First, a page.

pumice (pŭmˈĭs) [key], volcanic glass formed by the solidification of lava that is permeated with gas bubbles. Usually found at the surface of a lava flow, it is colorless or light gray and has the general appearance of a rock froth. The viscosity of the lava, the quantity of water vapor and gas, and the rate of cooling together determine the fineness of the vesicular substance. Large amounts of gas result in a finer-grained variety known as pumicite. The chemical composition is that of granite. Coarser-grained rock, with fewer and larger air spaces, is called scoria; it is usually associated with dark-colored igneous rocks of diorite or gabbro composition. Pumice is used chiefly as an abrasive and is included in many scouring preparations. Ground pumice is also used in finishing furniture. Deposits are found in volcanic areas throughout the world. Because of its air chambers, pumice has a very low density and has been observed blowing off volcanic islands in strong winds. It usually floats and can be carried great distances by ocean currents.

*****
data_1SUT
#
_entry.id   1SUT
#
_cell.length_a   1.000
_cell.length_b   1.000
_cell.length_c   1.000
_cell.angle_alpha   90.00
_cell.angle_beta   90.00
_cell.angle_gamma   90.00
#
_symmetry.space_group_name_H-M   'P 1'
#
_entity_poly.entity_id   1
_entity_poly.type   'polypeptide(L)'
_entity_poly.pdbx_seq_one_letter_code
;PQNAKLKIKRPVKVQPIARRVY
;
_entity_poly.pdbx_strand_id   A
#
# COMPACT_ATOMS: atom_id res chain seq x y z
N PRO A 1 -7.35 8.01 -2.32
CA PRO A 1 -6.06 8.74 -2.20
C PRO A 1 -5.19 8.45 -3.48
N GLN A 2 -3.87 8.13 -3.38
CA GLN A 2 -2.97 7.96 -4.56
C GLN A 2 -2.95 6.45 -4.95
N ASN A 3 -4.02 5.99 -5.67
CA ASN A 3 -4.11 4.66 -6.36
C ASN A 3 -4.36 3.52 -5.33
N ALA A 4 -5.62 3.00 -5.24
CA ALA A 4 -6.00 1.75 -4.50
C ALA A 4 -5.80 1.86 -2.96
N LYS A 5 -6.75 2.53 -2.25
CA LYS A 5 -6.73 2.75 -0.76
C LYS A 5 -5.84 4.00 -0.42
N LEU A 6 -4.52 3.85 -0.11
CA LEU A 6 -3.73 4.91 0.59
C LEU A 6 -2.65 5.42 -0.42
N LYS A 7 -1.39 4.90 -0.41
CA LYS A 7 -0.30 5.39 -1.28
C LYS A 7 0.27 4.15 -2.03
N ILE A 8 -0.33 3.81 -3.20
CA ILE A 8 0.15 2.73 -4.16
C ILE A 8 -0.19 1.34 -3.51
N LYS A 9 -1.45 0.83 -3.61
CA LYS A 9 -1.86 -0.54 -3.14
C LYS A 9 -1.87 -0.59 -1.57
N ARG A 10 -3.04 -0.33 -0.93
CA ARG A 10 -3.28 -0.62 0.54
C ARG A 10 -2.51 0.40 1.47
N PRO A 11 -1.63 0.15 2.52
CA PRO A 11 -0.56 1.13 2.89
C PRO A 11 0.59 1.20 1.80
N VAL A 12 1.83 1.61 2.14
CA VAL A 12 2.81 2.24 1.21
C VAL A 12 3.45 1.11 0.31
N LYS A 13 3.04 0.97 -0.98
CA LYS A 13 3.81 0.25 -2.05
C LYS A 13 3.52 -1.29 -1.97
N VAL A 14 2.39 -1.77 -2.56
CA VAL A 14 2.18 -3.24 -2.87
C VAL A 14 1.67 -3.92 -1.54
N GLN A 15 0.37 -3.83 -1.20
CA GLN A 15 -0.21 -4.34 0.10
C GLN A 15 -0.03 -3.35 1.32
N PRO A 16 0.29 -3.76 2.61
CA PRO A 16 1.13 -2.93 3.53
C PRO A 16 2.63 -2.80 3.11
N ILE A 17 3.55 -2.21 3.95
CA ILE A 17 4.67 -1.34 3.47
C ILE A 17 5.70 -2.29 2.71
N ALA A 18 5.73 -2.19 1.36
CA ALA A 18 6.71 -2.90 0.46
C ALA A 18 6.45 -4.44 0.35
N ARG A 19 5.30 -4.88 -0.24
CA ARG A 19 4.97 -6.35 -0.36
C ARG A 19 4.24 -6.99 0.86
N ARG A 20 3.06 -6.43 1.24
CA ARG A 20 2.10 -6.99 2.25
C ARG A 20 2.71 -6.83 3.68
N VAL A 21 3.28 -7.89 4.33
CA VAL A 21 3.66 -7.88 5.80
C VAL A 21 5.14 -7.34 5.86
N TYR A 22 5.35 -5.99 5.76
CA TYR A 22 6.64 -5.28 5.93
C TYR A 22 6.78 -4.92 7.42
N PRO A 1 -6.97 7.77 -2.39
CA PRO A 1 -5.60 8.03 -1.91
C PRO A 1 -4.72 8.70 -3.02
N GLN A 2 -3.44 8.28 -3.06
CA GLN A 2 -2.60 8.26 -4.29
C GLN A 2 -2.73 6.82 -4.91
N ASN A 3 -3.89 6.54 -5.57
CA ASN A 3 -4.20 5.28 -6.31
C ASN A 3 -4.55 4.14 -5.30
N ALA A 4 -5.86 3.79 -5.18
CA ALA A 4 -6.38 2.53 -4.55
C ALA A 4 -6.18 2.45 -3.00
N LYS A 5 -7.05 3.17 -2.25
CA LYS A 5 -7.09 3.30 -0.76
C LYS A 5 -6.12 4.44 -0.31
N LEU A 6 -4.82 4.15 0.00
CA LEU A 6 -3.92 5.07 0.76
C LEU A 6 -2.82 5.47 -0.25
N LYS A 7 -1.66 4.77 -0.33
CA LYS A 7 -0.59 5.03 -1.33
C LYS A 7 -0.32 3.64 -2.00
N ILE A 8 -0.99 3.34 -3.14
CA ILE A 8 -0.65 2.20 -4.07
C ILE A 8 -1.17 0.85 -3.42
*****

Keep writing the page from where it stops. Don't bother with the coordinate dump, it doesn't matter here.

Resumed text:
The Columbia Electronic Encyclopedia, 6th ed. Copyright © 2012, Columbia University Press. All rights reserved.
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